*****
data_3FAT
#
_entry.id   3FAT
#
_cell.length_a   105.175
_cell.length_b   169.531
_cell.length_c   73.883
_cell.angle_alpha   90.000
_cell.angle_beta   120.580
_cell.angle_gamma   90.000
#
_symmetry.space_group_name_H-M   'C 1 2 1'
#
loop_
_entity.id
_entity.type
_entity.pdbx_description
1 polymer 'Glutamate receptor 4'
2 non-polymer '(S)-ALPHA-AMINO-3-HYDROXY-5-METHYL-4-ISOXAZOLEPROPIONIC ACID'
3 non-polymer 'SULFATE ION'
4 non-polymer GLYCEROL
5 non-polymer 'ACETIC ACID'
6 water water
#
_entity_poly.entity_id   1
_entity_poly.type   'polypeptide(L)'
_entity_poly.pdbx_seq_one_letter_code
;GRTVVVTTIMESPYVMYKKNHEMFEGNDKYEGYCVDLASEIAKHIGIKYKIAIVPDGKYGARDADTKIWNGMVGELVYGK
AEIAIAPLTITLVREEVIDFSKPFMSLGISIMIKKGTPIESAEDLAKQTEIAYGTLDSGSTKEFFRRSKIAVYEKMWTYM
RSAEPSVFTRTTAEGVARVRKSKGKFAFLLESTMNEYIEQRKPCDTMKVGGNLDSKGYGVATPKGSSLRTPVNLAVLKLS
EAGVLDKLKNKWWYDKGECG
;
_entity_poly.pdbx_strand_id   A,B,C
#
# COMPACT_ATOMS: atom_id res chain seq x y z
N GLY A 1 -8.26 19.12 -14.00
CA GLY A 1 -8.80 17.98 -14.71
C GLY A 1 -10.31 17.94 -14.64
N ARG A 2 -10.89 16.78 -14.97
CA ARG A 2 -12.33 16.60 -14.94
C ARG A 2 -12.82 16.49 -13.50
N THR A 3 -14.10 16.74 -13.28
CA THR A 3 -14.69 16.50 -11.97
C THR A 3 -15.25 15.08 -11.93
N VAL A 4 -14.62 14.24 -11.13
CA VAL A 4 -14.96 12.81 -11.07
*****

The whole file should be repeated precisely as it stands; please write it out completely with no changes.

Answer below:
data_3FAT
#
_entry.id   3FAT
#
_cell.length_a   105.175
_cell.length_b   169.531
_cell.length_c   73.883
_cell.angle_alpha   90.000
_cell.angle_beta   120.580
_cell.angle_gamma   90.000
#
_symmetry.space_group_name_H-M   'C 1 2 1'
#
loop_
_entity.id
_entity.type
_entity.pdbx_description
1 polymer 'Glutamate receptor 4'
2 non-polymer '(S)-ALPHA-AMINO-3-HYDROXY-5-METHYL-4-ISOXAZOLEPROPIONIC ACID'
3 non-polymer 'SULFATE ION'
4 non-polymer GLYCEROL
5 non-polymer 'ACETIC ACID'
6 water water
#
_entity_poly.entity_id   1
_entity_poly.type   'polypeptide(L)'
_entity_poly.pdbx_seq_one_letter_code
;GRTVVVTTIMESPYVMYKKNHEMFEGNDKYEGYCVDLASEIAKHIGIKYKIAIVPDGKYGARDADTKIWNGMVGELVYGK
AEIAIAPLTITLVREEVIDFSKPFMSLGISIMIKKGTPIESAEDLAKQTEIAYGTLDSGSTKEFFRRSKIAVYEKMWTYM
RSAEPSVFTRTTAEGVARVRKSKGKFAFLLESTMNEYIEQRKPCDTMKVGGNLDSKGYGVATPKGSSLRTPVNLAVLKLS
EAGVLDKLKNKWWYDKGECG
;
_entity_poly.pdbx_strand_id   A,B,C
#
# COMPACT_ATOMS: atom_id res chain seq x y z
N GLY A 1 -8.26 19.12 -14.00
CA GLY A 1 -8.80 17.98 -14.71
C GLY A 1 -10.31 17.94 -14.64
N ARG A 2 -10.89 16.78 -14.97
CA ARG A 2 -12.33 16.60 -14.94
C ARG A 2 -12.82 16.49 -13.50
N THR A 3 -14.10 16.74 -13.28
CA THR A 3 -14.69 16.50 -11.97
C THR A 3 -15.25 15.08 -11.93
N VAL A 4 -14.62 14.24 -11.13
CA VAL A 4 -14.96 12.81 -11.07